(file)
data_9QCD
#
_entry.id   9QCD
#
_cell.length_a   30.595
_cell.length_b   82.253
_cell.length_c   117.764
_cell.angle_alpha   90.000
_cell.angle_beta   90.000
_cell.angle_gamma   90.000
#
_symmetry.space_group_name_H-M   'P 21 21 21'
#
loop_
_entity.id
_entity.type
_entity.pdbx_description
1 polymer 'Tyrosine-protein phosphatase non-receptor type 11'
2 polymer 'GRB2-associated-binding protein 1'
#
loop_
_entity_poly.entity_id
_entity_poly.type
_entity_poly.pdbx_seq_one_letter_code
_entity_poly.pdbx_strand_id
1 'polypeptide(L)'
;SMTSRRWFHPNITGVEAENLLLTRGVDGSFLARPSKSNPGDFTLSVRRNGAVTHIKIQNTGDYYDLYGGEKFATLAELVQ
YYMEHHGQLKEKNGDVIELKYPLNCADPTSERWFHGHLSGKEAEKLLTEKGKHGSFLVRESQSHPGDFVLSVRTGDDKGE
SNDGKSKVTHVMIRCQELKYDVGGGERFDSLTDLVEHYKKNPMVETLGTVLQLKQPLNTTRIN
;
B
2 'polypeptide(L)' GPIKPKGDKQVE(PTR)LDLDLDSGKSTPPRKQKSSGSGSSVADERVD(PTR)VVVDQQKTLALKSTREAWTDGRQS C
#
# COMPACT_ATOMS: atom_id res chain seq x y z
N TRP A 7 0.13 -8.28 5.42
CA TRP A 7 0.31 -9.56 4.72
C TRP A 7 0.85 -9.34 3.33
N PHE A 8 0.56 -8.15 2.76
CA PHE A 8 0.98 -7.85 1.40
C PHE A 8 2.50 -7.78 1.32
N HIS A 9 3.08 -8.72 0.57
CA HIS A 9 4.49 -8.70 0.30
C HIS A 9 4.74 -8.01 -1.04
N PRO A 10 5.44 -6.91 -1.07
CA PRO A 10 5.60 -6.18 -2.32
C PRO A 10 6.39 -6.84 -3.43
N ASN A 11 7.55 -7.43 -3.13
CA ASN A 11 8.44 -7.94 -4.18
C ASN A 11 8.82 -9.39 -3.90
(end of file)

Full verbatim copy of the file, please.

data_9QCD
#
_entry.id   9QCD
#
_cell.length_a   30.595
_cell.length_b   82.253
_cell.length_c   117.764
_cell.angle_alpha   90.000
_cell.angle_beta   90.000
_cell.angle_gamma   90.000
#
_symmetry.space_group_name_H-M   'P 21 21 21'
#
loop_
_entity.id
_entity.type
_entity.pdbx_description
1 polymer 'Tyrosine-protein phosphatase non-receptor type 11'
2 polymer 'GRB2-associated-binding protein 1'
#
loop_
_entity_poly.entity_id
_entity_poly.type
_entity_poly.pdbx_seq_one_letter_code
_entity_poly.pdbx_strand_id
1 'polypeptide(L)'
;SMTSRRWFHPNITGVEAENLLLTRGVDGSFLARPSKSNPGDFTLSVRRNGAVTHIKIQNTGDYYDLYGGEKFATLAELVQ
YYMEHHGQLKEKNGDVIELKYPLNCADPTSERWFHGHLSGKEAEKLLTEKGKHGSFLVRESQSHPGDFVLSVRTGDDKGE
SNDGKSKVTHVMIRCQELKYDVGGGERFDSLTDLVEHYKKNPMVETLGTVLQLKQPLNTTRIN
;
B
2 'polypeptide(L)' GPIKPKGDKQVE(PTR)LDLDLDSGKSTPPRKQKSSGSGSSVADERVD(PTR)VVVDQQKTLALKSTREAWTDGRQS C
#
# COMPACT_ATOMS: atom_id res chain seq x y z
N TRP A 7 0.13 -8.28 5.42
CA TRP A 7 0.31 -9.56 4.72
C TRP A 7 0.85 -9.34 3.33
N PHE A 8 0.56 -8.15 2.76
CA PHE A 8 0.98 -7.85 1.40
C PHE A 8 2.50 -7.78 1.32
N HIS A 9 3.08 -8.72 0.57
CA HIS A 9 4.49 -8.70 0.30
C HIS A 9 4.74 -8.01 -1.04
N PRO A 10 5.44 -6.91 -1.07
CA PRO A 10 5.60 -6.18 -2.32
C PRO A 10 6.39 -6.84 -3.43
N ASN A 11 7.55 -7.43 -3.13
CA ASN A 11 8.44 -7.94 -4.18
C ASN A 11 8.82 -9.39 -3.90